It is no wonder that during the height of the U.S. war and occupation of Iraq, a favorite demand of peace activists was "No War for Oil!" And let's not forget that in the earliest stages of the war and occupation of Iraq, widespread looting was ignored by the authorities, with one exception: the Oil Ministry was secured and protected.
On a number of occasions Obama has cited oil as a key factor that had to be considered in connection with Iraq, once referring to the "tyranny of oil."

2. The Latest Escalation -
The June 19 announcement by Obama that the U.S. will now send up to 300 "security forces advisers" to Iraq and that "targeted" air strikes are very much on the table is obviously a major escalation of U.S. involvement in Iraq.
The promise that there will be no U.S. boots on the ground has been shunted aside as the U.S. moves more air and naval weapons of death and destruction to the war zone. And once again Washington is bankrolling military intervention, whereas what is urgently needed is more funding for jobs, infrastructure, education and social programs here at home.
The capture of Mosul, Iraq's second-largest city, on June 10, 2014, by forces of the Islamic State of Iraq and Greater Syria (ISIS) and its advancement on a number of fronts is the rationale given for the U.S. escalation.
There is likely to be confusion on the part of some Americans who genuinely believe in peace -- leaving aside the neoconservatives and others who never met a war they didn't like. After all, ISIS's avowed goal is a renewed Sunni Islamic caliphate -- a single theocratic state for the entire Islamic world. They reject any form of a secular state and believe that only religious law -- the Islamic sharia -- is valid.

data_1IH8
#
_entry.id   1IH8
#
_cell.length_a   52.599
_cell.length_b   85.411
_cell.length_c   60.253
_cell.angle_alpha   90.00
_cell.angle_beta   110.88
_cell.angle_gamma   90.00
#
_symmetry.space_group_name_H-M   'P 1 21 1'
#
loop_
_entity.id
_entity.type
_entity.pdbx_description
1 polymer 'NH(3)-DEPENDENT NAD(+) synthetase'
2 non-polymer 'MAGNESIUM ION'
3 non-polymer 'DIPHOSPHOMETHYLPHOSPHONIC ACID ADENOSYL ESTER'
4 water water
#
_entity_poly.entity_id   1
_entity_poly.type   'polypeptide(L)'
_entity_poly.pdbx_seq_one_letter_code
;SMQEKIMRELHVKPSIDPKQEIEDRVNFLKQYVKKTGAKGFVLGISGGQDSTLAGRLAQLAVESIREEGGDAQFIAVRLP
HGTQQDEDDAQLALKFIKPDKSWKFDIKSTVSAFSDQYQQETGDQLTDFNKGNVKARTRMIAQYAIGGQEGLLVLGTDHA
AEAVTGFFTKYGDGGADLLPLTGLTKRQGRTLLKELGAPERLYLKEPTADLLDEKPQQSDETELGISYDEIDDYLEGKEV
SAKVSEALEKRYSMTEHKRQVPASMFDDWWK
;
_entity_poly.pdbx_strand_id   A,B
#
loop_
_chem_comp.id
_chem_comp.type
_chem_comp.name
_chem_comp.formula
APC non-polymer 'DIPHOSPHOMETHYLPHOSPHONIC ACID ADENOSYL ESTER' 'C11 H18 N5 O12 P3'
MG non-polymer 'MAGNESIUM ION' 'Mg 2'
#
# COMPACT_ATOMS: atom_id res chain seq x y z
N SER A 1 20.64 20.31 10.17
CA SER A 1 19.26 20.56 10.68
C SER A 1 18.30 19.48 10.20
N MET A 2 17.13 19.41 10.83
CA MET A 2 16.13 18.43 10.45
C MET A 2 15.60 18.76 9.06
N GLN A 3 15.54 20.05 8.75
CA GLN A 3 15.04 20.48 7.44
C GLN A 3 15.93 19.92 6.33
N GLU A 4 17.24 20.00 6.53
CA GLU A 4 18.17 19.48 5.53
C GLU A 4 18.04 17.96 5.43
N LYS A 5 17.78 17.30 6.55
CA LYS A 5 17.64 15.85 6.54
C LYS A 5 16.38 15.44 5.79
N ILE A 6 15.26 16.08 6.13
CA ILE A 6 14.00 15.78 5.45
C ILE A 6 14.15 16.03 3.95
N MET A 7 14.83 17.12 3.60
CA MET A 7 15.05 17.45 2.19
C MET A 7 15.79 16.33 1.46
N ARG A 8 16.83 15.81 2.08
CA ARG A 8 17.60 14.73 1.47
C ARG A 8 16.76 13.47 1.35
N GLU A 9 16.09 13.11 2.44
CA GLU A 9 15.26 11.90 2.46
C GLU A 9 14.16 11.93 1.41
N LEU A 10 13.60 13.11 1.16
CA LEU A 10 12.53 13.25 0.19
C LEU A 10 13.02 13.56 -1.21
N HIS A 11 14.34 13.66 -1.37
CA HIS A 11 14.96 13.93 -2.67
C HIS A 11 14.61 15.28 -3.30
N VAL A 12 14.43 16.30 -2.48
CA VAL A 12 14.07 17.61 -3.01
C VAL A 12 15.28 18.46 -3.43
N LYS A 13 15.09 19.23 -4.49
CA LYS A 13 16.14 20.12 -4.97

Their extreme fanaticism and brutality are horrific. They believe that Shia Muslims -- who are the majority in Iraq -- are "infidels" and worthy of death. They accord women a virtually enslaved existence. The ease with which the ISIS took possession of Mosul from the Iraqi central government raises the question of whether the United States should step in to stop the violence and prevent this fanatical and thoroughly reactionary terrorist organization from imposing its rule on any more territory.
But such involvement poses a clear and present danger of a greatly expanded regional war and contravenes the fundamental principle that  -- whatever the problems are in the region -- they must be settled by the people there, not by U.S. intervention.
There is far greater pressure on the Obama administration to intervene in Iraq than there was to intervene in Syria. Syria has very few oil resources; Iraq's are among the largest on earth. Washington's objective is to control Iraqi oil production and distribution, making sure that oil-field supply and construction firms like Halliburton and Schlumberger are able to make super-profits in Iraq and that Iraq not provide oil at preferential pricing to China.
What is going on now is the unraveling of the U.S. Middle East policy as carried out by six previous administrations. Even though U.S. interventionism in the region has been a complete failure on so many levels, the Obama administration has not fundamentally turned away from it. It is seeking through a variety of actions to impose its dominance on Middle Eastern politics. U.S. intervention, even if one believes it is well-intentioned, has not brought about peace and in fact has made life far worse for the civilian populations of Iraq, Syria, and other countries of the region. Kevin Martin, the national executive director of Peace Action, likened it to attempting to fight a fire by pouring gasoline on it. It has to be stopped.
The U.S.'s objectives in the region have absolutely nothing to do with democracy, human rights, women's rights, progressive secularism, or peace. Moreover, U.S. involvement on any level will not be beneficial to the Iraqi people in any way. It has to be opposed unconditionally.

3. Where Do We Go From Here?